Friday, August 04, 2006

Illness and books

Augh. Sorry, guys. I’ve been ill. I’m still ill, but at least now I’m ill at work, complete with internet connection. Plus I sound like Marlene Dietrich, which is a plus.

After spending two days indoors, I went stir-crazy and demanded we go out for Thai food last night. I employed the extremely sensible and well-thought-through technique of drinking enough wine that I forgot about how sore my throat was, and then talked and laughed a lot. I’m not a doctor, but I suspect that may have contributed to my current condition. It’s all a bit pathetic, really: I have a cough, but my throat is so sore that coughing is painful. My compromise is to make completely ineffectual, sad little “ahe, ahe” coughing noises that make people roll their eyes.

I was hoping that by dragging myself into work I’d get sympathy, but no such luck. My boss is taking great delight in asking me something, and then when I reply in a croaky whisper, saying “What? What’s that? Speak up, I can’t hear you!”. The Floydophile (remember him? The guy who decided to go on a Women Need To Lower Their Standards rant the other day?) is throwing hilarious ripostes my way such as “Oh, so you can’t yell at your husband for a few days, huh?” which…why is that funny? And what does one say in response? I realise the All Women Are Shrieking Harpies school of “humour” is an old and established one, but on what planet is this an appropriate thing to say to me?

Sorry, this is dull. Illness; neither funny nor entertaining. Which gives me the perfect segue to something else that is neither funny nor entertaining:

Wednesday Book Reviews: now on a Friday!

Edna O’Brien: The Country Girls (List book 204)

Stuffed full of predictable Irish characters; the hard-drinking, hard-hitting father, the martyred and early-dying mother, the quasi-pedophiliac love interest (okay, I have no idea if that’s a clichéd Irish character. It’s still pretty creepy) and the doomed best friend. That said, it’s neither self-pitying nor does it follow the usual predictable coming-of-age pattern. Liked it.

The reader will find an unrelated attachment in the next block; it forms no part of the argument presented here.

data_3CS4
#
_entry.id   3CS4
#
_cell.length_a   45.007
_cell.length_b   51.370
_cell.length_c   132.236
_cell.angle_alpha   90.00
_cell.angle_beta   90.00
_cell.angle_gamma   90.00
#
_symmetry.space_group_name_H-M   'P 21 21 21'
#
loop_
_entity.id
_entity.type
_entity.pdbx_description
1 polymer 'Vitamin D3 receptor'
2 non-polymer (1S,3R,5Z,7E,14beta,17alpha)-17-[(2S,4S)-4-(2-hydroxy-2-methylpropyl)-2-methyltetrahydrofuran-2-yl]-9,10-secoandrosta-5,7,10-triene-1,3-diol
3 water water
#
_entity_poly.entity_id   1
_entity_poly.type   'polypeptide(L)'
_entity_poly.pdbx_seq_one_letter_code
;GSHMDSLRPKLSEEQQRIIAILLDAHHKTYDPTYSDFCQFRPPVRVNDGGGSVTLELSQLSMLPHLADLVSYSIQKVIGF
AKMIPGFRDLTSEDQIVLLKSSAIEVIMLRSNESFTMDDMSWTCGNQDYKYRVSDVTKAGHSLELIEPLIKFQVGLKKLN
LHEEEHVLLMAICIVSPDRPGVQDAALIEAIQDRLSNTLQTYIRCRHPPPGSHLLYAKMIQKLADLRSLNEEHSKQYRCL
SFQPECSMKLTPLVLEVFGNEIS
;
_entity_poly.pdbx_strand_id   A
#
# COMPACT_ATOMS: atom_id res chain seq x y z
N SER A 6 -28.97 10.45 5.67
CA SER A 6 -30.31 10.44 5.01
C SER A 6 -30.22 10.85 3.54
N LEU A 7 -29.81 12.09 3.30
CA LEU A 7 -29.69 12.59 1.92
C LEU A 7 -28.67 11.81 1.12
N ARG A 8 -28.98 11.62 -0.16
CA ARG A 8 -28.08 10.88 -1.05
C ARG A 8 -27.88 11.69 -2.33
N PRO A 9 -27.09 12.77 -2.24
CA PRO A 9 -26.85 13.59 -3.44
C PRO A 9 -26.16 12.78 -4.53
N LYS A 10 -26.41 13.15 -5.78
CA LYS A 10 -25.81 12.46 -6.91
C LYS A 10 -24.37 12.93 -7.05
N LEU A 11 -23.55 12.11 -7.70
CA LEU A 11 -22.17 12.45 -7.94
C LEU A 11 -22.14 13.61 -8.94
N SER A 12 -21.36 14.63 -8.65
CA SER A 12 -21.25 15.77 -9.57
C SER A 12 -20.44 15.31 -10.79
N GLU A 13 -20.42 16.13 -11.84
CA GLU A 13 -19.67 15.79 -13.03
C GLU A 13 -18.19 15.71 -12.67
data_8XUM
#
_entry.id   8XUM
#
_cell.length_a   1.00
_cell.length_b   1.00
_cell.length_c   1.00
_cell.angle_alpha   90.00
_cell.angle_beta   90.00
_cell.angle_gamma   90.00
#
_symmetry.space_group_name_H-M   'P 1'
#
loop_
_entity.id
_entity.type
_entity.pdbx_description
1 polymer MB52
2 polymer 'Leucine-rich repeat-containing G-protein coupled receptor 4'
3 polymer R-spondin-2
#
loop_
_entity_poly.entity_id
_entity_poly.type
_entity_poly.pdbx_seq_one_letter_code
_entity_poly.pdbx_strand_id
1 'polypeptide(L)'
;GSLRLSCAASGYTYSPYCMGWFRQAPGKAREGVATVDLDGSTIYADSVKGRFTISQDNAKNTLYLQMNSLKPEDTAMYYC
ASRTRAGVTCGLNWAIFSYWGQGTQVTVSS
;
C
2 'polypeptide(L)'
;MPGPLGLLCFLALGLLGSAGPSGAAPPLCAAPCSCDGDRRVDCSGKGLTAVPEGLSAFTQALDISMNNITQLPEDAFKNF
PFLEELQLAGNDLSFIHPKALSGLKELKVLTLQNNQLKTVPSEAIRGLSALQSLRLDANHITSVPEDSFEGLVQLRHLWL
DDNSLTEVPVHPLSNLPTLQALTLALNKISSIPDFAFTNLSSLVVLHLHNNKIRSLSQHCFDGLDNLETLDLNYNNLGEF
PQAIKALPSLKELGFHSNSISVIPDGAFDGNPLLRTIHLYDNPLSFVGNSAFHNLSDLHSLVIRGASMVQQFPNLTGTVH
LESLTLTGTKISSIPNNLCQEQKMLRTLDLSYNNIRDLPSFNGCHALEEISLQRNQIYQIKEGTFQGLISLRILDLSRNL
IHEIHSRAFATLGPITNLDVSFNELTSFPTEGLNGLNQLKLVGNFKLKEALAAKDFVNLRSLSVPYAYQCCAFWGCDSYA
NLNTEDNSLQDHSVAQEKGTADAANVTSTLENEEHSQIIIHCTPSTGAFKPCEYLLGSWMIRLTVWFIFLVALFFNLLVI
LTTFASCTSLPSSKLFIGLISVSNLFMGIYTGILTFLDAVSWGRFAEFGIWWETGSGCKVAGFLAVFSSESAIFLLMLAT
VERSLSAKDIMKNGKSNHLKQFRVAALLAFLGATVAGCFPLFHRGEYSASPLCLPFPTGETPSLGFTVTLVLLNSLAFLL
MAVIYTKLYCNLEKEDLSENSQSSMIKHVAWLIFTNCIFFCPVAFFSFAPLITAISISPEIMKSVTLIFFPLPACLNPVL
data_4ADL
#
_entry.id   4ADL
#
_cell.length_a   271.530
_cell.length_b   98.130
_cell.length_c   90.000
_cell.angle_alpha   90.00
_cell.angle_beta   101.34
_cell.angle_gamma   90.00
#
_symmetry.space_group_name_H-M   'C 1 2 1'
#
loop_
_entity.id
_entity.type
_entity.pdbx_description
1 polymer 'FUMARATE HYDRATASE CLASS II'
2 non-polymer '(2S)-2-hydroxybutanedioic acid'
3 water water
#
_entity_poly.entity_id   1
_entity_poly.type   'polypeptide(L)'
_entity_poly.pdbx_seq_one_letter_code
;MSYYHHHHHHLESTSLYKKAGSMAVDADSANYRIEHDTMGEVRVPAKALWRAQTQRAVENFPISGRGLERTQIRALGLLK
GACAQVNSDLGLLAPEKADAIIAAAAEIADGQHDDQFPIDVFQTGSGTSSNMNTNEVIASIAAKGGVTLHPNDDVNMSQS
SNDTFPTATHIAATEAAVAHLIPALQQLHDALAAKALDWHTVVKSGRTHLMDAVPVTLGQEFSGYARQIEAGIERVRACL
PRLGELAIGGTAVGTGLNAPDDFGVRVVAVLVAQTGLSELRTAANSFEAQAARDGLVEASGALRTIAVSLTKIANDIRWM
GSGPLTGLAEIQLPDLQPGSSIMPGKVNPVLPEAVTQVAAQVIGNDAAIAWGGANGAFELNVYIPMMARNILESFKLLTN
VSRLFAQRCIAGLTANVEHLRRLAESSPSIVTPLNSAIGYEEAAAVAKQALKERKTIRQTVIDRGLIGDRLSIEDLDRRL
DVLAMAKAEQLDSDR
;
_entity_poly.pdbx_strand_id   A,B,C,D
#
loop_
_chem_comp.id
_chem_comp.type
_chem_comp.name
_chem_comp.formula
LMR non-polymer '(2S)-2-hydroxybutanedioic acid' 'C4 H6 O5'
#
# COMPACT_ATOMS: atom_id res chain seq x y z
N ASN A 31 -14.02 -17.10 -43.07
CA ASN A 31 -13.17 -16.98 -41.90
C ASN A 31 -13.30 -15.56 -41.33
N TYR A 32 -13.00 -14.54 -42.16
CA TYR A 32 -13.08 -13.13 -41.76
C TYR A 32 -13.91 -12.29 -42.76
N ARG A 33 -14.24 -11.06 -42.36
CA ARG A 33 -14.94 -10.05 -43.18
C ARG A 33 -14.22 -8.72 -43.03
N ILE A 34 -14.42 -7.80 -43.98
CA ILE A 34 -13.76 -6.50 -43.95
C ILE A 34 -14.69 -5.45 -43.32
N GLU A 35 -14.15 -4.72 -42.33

John Irving: A Widow for One Year

I have a mixed relationship with Irving. Sometimes he’s sententious, sometimes hilarious, and I can’t help wonder whether his ostensible concern for women masks a desire to write about Bad Things happening to them. Therefore I had no idea what to expect from Widow.

And wow. I loved it. Irving has a way of weaving tragedy and even melodrama into a plot without the reader feeling as if the entire story was constructed to allow that scene to happen. The book is about dealing with loss and grief, and the stories that people spin in order to make sense of their worlds. And it’s funny and well-paced and addictive, and go read it.

Kazuro Ishiguro – Remains of the Day (List book 205)

I hate reading books when I’ve already seen the film, especially when the film is good. When a writer describes something in beautiful spare prose I don’t want to flash back to the scene in the film.

Nevertheless, I recommend this - the writing is exquisite - but not if you’re feeling fragile about your own path in life. The tragedy creeps over you as you read, and I’m not one to get all angsty about the meaning of existence but goddamn.


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